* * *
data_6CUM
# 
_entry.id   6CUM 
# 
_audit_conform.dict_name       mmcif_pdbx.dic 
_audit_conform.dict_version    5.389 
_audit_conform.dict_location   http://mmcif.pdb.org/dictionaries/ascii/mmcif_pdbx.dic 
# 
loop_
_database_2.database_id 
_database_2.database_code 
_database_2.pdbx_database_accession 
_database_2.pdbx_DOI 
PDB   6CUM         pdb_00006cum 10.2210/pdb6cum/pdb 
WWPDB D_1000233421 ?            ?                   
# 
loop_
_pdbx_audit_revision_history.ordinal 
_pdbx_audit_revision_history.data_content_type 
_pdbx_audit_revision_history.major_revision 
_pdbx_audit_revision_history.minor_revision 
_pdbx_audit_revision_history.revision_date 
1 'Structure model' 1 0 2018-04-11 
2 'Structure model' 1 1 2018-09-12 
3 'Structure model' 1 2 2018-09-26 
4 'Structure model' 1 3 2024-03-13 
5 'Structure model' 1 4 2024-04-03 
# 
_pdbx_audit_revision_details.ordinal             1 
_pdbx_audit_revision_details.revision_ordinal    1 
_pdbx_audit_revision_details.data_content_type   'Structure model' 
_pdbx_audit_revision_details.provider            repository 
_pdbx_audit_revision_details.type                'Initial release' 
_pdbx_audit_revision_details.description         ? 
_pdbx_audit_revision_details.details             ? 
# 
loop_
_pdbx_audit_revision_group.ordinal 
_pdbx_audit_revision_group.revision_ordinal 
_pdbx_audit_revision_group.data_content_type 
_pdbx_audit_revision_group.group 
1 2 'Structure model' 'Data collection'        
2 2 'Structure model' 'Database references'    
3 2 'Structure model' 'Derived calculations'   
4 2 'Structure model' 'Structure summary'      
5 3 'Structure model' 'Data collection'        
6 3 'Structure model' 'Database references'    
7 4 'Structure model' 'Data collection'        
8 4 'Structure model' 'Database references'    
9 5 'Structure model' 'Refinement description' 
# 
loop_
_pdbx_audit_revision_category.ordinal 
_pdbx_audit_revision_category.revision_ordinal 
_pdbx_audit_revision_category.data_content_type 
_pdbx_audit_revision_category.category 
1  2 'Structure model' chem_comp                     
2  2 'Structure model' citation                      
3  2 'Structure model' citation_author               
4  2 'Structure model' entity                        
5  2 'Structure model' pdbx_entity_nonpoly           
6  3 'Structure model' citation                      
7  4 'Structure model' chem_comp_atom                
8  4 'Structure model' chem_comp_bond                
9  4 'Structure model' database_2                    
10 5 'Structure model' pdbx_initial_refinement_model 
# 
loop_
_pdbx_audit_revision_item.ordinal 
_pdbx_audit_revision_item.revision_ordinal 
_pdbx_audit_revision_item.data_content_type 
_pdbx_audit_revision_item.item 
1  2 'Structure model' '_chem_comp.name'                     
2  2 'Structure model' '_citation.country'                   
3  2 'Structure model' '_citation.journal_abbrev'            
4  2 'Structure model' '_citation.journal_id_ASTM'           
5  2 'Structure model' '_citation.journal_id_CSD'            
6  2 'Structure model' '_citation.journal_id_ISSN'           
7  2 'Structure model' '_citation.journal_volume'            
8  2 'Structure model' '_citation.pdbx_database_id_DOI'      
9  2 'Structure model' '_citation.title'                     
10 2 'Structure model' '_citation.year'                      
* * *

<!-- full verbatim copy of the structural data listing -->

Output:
data_6CUM
# 
_entry.id   6CUM 
# 
_audit_conform.dict_name       mmcif_pdbx.dic 
_audit_conform.dict_version    5.389 
_audit_conform.dict_location   http://mmcif.pdb.org/dictionaries/ascii/mmcif_pdbx.dic 
# 
loop_
_database_2.database_id 
_database_2.database_code 
_database_2.pdbx_database_accession 
_database_2.pdbx_DOI 
PDB   6CUM         pdb_00006cum 10.2210/pdb6cum/pdb 
WWPDB D_1000233421 ?            ?                   
# 
loop_
_pdbx_audit_revision_history.ordinal 
_pdbx_audit_revision_history.data_content_type 
_pdbx_audit_revision_history.major_revision 
_pdbx_audit_revision_history.minor_revision 
_pdbx_audit_revision_history.revision_date 
1 'Structure model' 1 0 2018-04-11 
2 'Structure model' 1 1 2018-09-12 
3 'Structure model' 1 2 2018-09-26 
4 'Structure model' 1 3 2024-03-13 
5 'Structure model' 1 4 2024-04-03 
# 
_pdbx_audit_revision_details.ordinal             1 
_pdbx_audit_revision_details.revision_ordinal    1 
_pdbx_audit_revision_details.data_content_type   'Structure model' 
_pdbx_audit_revision_details.provider            repository 
_pdbx_audit_revision_details.type                'Initial release' 
_pdbx_audit_revision_details.description         ? 
_pdbx_audit_revision_details.details             ? 
# 
loop_
_pdbx_audit_revision_group.ordinal 
_pdbx_audit_revision_group.revision_ordinal 
_pdbx_audit_revision_group.data_content_type 
_pdbx_audit_revision_group.group 
1 2 'Structure model' 'Data collection'        
2 2 'Structure model' 'Database references'    
3 2 'Structure model' 'Derived calculations'   
4 2 'Structure model' 'Structure summary'      
5 3 'Structure model' 'Data collection'        
6 3 'Structure model' 'Database references'    
7 4 'Structure model' 'Data collection'        
8 4 'Structure model' 'Database references'    
9 5 'Structure model' 'Refinement description' 
# 
loop_
_pdbx_audit_revision_category.ordinal 
_pdbx_audit_revision_category.revision_ordinal 
_pdbx_audit_revision_category.data_content_type 
_pdbx_audit_revision_category.category 
1  2 'Structure model' chem_comp                     
2  2 'Structure model' citation                      
3  2 'Structure model' citation_author               
4  2 'Structure model' entity                        
5  2 'Structure model' pdbx_entity_nonpoly           
6  3 'Structure model' citation                      
7  4 'Structure model' chem_comp_atom                
8  4 'Structure model' chem_comp_bond                
9  4 'Structure model' database_2                    
10 5 'Structure model' pdbx_initial_refinement_model 
# 
loop_
_pdbx_audit_revision_item.ordinal 
_pdbx_audit_revision_item.revision_ordinal 
_pdbx_audit_revision_item.data_content_type 
_pdbx_audit_revision_item.item 
1  2 'Structure model' '_chem_comp.name'                     
2  2 'Structure model' '_citation.country'                   
3  2 'Structure model' '_citation.journal_abbrev'            
4  2 'Structure model' '_citation.journal_id_ASTM'           
5  2 'Structure model' '_citation.journal_id_CSD'            
6  2 'Structure model' '_citation.journal_id_ISSN'           
7  2 'Structure model' '_citation.journal_volume'            
8  2 'Structure model' '_citation.pdbx_database_id_DOI'      
9  2 'Structure model' '_citation.title'                     
10 2 'Structure model' '_citation.year'                      